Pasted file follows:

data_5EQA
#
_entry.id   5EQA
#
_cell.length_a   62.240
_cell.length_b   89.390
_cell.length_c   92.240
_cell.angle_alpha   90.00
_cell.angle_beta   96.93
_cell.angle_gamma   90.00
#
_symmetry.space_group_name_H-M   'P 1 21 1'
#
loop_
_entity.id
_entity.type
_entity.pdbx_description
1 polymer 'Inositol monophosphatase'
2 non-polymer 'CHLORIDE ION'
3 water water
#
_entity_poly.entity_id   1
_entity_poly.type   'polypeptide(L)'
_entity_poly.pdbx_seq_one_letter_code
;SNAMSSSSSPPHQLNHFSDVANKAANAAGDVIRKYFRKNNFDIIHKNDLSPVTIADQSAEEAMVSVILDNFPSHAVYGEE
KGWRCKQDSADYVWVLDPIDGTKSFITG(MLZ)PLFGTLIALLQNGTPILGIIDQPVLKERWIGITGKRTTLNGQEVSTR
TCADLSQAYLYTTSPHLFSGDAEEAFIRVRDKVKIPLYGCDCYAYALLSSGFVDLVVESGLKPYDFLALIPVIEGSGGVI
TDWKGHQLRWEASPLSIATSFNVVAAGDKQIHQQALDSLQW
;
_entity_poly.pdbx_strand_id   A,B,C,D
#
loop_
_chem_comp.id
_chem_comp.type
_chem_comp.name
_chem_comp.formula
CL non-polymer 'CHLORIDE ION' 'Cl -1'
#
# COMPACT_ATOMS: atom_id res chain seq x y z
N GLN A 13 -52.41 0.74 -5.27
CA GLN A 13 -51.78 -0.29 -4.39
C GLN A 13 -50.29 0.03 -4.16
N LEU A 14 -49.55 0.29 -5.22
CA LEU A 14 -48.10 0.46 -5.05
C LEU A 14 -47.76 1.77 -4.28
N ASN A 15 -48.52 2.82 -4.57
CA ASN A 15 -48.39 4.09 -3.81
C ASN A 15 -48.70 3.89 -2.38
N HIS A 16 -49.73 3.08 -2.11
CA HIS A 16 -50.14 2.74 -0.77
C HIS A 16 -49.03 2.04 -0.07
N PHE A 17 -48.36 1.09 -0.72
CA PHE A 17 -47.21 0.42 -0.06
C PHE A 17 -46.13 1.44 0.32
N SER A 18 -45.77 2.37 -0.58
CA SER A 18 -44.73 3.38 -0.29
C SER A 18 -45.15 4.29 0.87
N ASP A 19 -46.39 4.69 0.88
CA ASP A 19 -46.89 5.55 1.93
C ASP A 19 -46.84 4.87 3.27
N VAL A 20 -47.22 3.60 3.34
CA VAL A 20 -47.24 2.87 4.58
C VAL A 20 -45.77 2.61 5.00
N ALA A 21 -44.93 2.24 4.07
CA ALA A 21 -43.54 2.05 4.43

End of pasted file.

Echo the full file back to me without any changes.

data_5EQA
#
_entry.id   5EQA
#
_cell.length_a   62.240
_cell.length_b   89.390
_cell.length_c   92.240
_cell.angle_alpha   90.00
_cell.angle_beta   96.93
_cell.angle_gamma   90.00
#
_symmetry.space_group_name_H-M   'P 1 21 1'
#
loop_
_entity.id
_entity.type
_entity.pdbx_description
1 polymer 'Inositol monophosphatase'
2 non-polymer 'CHLORIDE ION'
3 water water
#
_entity_poly.entity_id   1
_entity_poly.type   'polypeptide(L)'
_entity_poly.pdbx_seq_one_letter_code
;SNAMSSSSSPPHQLNHFSDVANKAANAAGDVIRKYFRKNNFDIIHKNDLSPVTIADQSAEEAMVSVILDNFPSHAVYGEE
KGWRCKQDSADYVWVLDPIDGTKSFITG(MLZ)PLFGTLIALLQNGTPILGIIDQPVLKERWIGITGKRTTLNGQEVSTR
TCADLSQAYLYTTSPHLFSGDAEEAFIRVRDKVKIPLYGCDCYAYALLSSGFVDLVVESGLKPYDFLALIPVIEGSGGVI
TDWKGHQLRWEASPLSIATSFNVVAAGDKQIHQQALDSLQW
;
_entity_poly.pdbx_strand_id   A,B,C,D
#
loop_
_chem_comp.id
_chem_comp.type
_chem_comp.name
_chem_comp.formula
CL non-polymer 'CHLORIDE ION' 'Cl -1'
#
# COMPACT_ATOMS: atom_id res chain seq x y z
N GLN A 13 -52.41 0.74 -5.27
CA GLN A 13 -51.78 -0.29 -4.39
C GLN A 13 -50.29 0.03 -4.16
N LEU A 14 -49.55 0.29 -5.22
CA LEU A 14 -48.10 0.46 -5.05
C LEU A 14 -47.76 1.77 -4.28
N ASN A 15 -48.52 2.82 -4.57
CA ASN A 15 -48.39 4.09 -3.81
C ASN A 15 -48.70 3.89 -2.38
N HIS A 16 -49.73 3.08 -2.11
CA HIS A 16 -50.14 2.74 -0.77
C HIS A 16 -49.03 2.04 -0.07
N PHE A 17 -48.36 1.09 -0.72
CA PHE A 17 -47.21 0.42 -0.06
C PHE A 17 -46.13 1.44 0.32
N SER A 18 -45.77 2.37 -0.58
CA SER A 18 -44.73 3.38 -0.29
C SER A 18 -45.15 4.29 0.87
N ASP A 19 -46.39 4.69 0.88
CA ASP A 19 -46.89 5.55 1.93
C ASP A 19 -46.84 4.87 3.27
N VAL A 20 -47.22 3.60 3.34
CA VAL A 20 -47.24 2.87 4.58
C VAL A 20 -45.77 2.61 5.00
N ALA A 21 -44.93 2.24 4.07
CA ALA A 21 -43.54 2.05 4.43